With the United States Supreme Court poised to issue rulings whose impact may be felt for years to come, the marathon legal battle over same-sex marriage faces its moment of truth.
Unless the justices fail to agree on two same-sex marriage cases before the court, and decide to revisit the matter when they reconvene later this year, the final opinions will be issued on Wednesday.
With the court shrouded in secrecy, a frenzy is expected when the panel presided over by conservative Justice John Roberts divulges whether the definition of marriage can be extended to include same-sex couples.
In a country where 12 US states plus the capital allow gays and lesbians to marry, the top court is due to take a stance on two appeals and decide whether the principle of equality defended by the constitution has been violated.
In the first case, a gay widow from New York, Edith Windsor, backed by the Obama administration, is challenging the federal Defense of Marriage Act (DOMA).
That controversial 1996 law denies gay and lesbian couples the same federal rights and benefits that heterosexual married couples take for granted, from tax breaks and welfare benefits to access to a hospitalized spouse.
The second case deals with the constitutionality of California's Proposition 8, a 2008 ballot initiative that saw the nation's most populous state ban same-sex marriage.
At its hearing at the end of March, the top court seemed ready to repeal DOMA but reluctant to legalize gay marriage in California.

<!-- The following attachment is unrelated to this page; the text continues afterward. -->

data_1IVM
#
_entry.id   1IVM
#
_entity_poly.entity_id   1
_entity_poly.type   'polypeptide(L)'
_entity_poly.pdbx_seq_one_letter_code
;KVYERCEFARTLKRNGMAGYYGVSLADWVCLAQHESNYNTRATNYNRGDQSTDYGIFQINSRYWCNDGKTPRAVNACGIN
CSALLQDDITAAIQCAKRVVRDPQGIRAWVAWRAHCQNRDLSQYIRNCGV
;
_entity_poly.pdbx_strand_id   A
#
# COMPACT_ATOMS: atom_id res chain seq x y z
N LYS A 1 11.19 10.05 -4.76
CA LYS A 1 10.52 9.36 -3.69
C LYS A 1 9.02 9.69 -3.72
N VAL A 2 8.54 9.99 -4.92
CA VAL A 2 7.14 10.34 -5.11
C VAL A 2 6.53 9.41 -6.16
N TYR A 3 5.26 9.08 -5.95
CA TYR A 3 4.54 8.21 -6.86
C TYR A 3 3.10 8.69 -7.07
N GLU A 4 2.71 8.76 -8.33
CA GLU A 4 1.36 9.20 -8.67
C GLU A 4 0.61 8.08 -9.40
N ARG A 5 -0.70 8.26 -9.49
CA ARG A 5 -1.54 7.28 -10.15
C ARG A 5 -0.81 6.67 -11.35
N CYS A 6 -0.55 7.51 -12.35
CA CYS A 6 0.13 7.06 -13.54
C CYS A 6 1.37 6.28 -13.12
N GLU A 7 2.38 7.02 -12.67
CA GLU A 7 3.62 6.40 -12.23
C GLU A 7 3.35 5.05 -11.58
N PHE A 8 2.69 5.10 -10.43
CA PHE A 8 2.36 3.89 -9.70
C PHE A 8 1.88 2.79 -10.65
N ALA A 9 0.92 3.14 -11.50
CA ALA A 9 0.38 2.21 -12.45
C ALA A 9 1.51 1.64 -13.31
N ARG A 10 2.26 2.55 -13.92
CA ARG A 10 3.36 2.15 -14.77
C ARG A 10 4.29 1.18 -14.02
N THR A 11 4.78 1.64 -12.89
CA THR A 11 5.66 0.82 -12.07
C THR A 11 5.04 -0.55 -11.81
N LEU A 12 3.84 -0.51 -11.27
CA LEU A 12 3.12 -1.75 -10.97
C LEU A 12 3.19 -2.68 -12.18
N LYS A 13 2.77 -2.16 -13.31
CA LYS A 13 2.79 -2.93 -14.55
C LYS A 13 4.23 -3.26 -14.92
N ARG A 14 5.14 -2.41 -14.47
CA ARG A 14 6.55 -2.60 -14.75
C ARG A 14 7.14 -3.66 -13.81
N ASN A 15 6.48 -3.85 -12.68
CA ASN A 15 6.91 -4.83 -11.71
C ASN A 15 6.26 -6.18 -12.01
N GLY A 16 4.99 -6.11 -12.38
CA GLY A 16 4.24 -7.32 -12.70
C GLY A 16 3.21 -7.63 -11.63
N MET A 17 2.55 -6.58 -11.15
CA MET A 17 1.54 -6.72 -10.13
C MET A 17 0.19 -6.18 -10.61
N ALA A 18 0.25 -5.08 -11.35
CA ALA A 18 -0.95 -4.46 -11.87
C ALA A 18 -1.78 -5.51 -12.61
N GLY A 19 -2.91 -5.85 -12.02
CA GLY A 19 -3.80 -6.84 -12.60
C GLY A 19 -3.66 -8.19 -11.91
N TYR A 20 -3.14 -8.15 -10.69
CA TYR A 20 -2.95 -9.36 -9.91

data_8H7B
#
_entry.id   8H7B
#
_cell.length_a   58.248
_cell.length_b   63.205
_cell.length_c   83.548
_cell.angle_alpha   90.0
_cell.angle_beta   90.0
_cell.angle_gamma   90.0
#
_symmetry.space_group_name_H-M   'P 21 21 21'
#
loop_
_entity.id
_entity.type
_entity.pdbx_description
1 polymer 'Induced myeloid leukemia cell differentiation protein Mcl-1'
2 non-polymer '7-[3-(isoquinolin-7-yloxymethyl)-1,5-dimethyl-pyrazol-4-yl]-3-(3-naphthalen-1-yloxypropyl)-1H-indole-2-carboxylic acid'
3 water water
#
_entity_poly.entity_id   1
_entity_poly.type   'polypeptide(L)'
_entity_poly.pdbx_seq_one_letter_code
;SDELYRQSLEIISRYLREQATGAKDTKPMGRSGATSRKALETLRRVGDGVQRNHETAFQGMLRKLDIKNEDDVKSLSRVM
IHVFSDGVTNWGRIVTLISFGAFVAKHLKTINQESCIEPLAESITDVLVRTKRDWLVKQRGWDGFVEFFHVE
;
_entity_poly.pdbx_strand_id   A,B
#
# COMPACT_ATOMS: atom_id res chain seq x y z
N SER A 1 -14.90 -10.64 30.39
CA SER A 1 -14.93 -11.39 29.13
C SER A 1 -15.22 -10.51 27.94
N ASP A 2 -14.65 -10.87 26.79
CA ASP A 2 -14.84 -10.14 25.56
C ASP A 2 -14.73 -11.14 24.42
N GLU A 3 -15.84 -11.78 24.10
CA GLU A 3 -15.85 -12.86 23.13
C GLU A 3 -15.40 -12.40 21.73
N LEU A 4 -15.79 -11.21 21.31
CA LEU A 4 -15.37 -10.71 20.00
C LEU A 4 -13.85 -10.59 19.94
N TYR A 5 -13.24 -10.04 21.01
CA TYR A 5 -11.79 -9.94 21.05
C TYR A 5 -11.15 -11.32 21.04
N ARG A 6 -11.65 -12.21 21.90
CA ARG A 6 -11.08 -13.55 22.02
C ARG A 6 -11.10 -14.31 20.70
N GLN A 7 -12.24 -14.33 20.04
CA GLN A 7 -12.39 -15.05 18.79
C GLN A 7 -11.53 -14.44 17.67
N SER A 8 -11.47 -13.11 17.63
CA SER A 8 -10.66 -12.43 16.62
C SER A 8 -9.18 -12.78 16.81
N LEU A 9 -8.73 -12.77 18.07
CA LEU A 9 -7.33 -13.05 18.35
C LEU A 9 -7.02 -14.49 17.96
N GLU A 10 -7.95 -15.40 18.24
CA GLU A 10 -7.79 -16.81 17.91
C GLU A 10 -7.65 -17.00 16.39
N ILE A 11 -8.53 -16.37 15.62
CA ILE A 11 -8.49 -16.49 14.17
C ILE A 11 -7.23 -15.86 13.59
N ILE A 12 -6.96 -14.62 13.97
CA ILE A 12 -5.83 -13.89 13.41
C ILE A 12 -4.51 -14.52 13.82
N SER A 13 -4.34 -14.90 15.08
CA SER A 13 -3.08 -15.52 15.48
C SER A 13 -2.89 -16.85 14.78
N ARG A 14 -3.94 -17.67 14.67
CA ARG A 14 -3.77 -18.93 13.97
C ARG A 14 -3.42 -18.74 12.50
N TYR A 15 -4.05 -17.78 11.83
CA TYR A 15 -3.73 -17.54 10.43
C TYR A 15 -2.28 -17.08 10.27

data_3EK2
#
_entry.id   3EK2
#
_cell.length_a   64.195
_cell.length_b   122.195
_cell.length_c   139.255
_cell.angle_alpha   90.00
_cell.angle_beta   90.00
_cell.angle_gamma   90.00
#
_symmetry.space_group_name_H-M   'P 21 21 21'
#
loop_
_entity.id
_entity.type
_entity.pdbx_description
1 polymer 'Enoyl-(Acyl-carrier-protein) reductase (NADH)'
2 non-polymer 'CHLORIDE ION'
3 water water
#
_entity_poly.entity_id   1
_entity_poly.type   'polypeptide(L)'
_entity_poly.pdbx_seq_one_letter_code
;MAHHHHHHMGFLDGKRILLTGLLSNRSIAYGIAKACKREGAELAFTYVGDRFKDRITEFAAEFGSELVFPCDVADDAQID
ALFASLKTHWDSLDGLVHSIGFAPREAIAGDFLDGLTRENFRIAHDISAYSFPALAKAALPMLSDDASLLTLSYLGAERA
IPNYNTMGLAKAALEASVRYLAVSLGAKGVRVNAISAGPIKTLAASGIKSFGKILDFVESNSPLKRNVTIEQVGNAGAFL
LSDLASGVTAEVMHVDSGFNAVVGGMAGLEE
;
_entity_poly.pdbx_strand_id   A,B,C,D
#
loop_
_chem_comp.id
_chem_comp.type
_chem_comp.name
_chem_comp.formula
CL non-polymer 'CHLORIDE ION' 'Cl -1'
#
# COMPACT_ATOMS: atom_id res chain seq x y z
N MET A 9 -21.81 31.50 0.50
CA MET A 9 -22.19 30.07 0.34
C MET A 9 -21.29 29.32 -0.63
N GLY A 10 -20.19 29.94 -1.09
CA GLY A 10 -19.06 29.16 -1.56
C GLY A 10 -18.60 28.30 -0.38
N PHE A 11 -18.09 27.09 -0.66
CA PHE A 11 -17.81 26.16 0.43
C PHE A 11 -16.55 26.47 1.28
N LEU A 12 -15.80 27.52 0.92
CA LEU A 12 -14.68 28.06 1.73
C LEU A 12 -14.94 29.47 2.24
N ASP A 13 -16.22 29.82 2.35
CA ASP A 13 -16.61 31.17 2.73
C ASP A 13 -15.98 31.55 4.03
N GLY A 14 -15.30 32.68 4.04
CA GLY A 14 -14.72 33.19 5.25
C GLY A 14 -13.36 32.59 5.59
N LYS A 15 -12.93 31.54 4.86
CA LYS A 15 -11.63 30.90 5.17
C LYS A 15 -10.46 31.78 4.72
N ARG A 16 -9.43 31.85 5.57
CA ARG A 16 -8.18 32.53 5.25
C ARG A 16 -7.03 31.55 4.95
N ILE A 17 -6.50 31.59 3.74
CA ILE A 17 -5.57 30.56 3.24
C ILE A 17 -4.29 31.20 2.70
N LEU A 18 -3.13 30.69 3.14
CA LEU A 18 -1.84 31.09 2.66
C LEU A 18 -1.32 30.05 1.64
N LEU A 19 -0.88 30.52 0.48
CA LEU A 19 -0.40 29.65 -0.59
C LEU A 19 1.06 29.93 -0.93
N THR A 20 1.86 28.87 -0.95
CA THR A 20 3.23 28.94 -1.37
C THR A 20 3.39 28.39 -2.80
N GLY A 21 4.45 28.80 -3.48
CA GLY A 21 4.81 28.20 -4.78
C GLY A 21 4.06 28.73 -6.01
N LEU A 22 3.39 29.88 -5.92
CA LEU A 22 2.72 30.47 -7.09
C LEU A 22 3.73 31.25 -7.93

The court could rule on California alone, on the states that have similar legislation on civil unions, or on those that still ban gay marriage.
Analysts say the decisions could go either way.
"This term, in particular, it's very risky to bet on what the Supreme Court will do," said lawyer Elizabeth Wydra of the Constitutional Accountability Center.
As with most of the important cases, Justice Anthony Kennedy, who usually votes with the right, "could be the deciding factor," she said.
David Cruz, law professor at the University of Southern California, said it was very unlikely that the court would adopt a broad ruling that strikes down all gay marriage bans.
"I think seeing all same-sex couples being able to get married in every state is probably not going to happen immediately ... because of the tradition in the court: the Justices often move in steps, they rule incrementally," he said.
Thomas Keck, political science professor at Syracuse University, said that whatever the justices decide, "it is going to be high-profile and it is going to get lots of attention."
Fifty-three percent of Americans support gay marriage, according to a recent survey by the Gallup polling institute.
A Pew Research Center survey found that 47 percent of nearly 500 gay marriage news stories studied between March 18 and May 12 -- a period marked by Supreme Court deliberations -- primarily focused on support for the measure.